Author(s):Bob Baravarian, DPM, FACFAS, and Laura Bohman, DPM
When patients come into the office with heel pain, tendonitis and/or capsulitis, it can be easy to convince them to stretch, massage, take anti-inflammatories, rest and use orthotics. What can often be a struggle is to alter the shoes they choose to wear as this can be a very personal decision. Whether it is due to attire restrictions, cost or personal style, suggesting a change in their shoes is not always what patients want to hear.
A Google search on top selling athletic shoes in 2016 reveals that Nike takes the top five spots.1 Nike’s 2016 fiscal review statement states the brand’s revenue was $30.5 billion, which was up 13 percent from the previous year.2 When looking on the Nike website under running shoe, the company promotes a “most natural: dynamic and flexible” shoe.3 A slimmer, more streamlined shoe is pictured.
At our institutions, we have a population that is overall very healthy and active. Some common complaints we treat are heel pain, Achilles tendonitis, posterior tibial tendonitis and metatarsalgia. Very often, these same complaints arise in those individuals who are wearing flexible/soft shoes, flip flops and/or very flat shoes. With that population, we have seen that the vast majority of patients do very well with stretching, foot massage, anti-inflammatories, rest, orthotics and changing their footwear to a shoe with a more rigid sole.
Apart from our initial treatment visit, we recommend several brands and styles of shoes for people to wear. We tell them to try to bend and flex the shoe, and if they find the shoe to be soft, they should move on to the next shoe. This can be frustrating because it often means that their closet full of flexible shoes may not be best to address their pain. To better specify to patients what types of shoes would be best for their specific pathology, we went to several athletic shoe stores to evaluate shoes ourselves.
As a general consensus for shoes, we recommend a stiff-soled shoe that does not bend or twist with stress. Most patients think cushioning is a winner but cushioning without support causes more stress on the foot and that leads to fatigue and pain. Stiff-soled shoes can come with a soft upper and that is great. For uppers, we suggest a softer material such as a woven mesh or a soft calfskin leather that will accomodate deformity and allow for stretching in areas of pressure. Remember the concept that a wooden-soled clog is often more comfortable than a soft, mushy Keds shoe. The reason is the foot is supported and there is less stress on the bones, tendons and joints.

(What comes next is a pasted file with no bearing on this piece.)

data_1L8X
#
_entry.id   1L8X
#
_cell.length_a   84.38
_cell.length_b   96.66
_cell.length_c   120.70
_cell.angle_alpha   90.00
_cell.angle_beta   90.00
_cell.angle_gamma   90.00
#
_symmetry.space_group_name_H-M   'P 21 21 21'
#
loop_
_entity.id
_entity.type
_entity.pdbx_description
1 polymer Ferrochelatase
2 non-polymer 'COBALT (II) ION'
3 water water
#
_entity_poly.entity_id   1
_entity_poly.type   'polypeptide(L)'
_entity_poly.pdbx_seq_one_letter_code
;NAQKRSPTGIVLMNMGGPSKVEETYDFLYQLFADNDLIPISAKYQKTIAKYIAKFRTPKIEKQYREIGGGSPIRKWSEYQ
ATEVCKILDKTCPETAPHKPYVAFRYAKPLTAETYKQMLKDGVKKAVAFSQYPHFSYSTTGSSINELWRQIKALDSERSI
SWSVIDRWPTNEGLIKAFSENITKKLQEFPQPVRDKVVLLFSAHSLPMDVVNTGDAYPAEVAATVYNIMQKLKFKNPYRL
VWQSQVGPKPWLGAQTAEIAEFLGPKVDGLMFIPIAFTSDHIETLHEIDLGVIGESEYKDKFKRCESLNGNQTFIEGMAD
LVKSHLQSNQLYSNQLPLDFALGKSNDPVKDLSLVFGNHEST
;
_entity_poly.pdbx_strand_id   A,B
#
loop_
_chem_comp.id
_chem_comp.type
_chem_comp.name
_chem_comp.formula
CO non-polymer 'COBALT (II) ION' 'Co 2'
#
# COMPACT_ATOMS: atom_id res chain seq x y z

Essential Keys To Recommending Athletic Shoes
Athletic shoes come in a variety of styles and sizes. Unless a patient has a very rigid and fixed cavus foot, it is rare for us to prefer a soft, flexible shoe to a rigid and stable shoe. In the case of the very high arch foot, a shoe with strategic cushioning and some support is better than a very rigid shoe. In all other cases, we suggest a more intermediate to rigidly designed shoe. A negative heel will cause stretch on the Achilles and can also cause heel pain so we stay away from a negative heel shoe. We also like shoes that have a soft upper with less strapping and fewer design accents so the shoes do not rub or irritate the dorsum of the foot. Here are some shoes to consider.
Rearfoot pain. Patients with heel pain, Achilles tendonitis and/or flat feet do well in shoes with a slight heel (that immediately excludes the “zero drop” Altra brand) and a sturdy hindfoot and midfoot. Most shoes in your typical running store that are not minimalist shoes fall into this category. My favorite brands continue to be ASICS, Brooks, New Balance and Hoka. Specifically, the brands that we tested and felt were very stable (in no particular order) are the ASICS Gel-Kayano, ASICS GT2000, New Balance (NB) 1260, NB 990, NB 860, Hoka shoes, Brooks Transcend, Brooks Beast, Brooks Adrenaline and Brooks Ariel. We found that Saucony, even with its stability brands, tends to be a softer shoe type.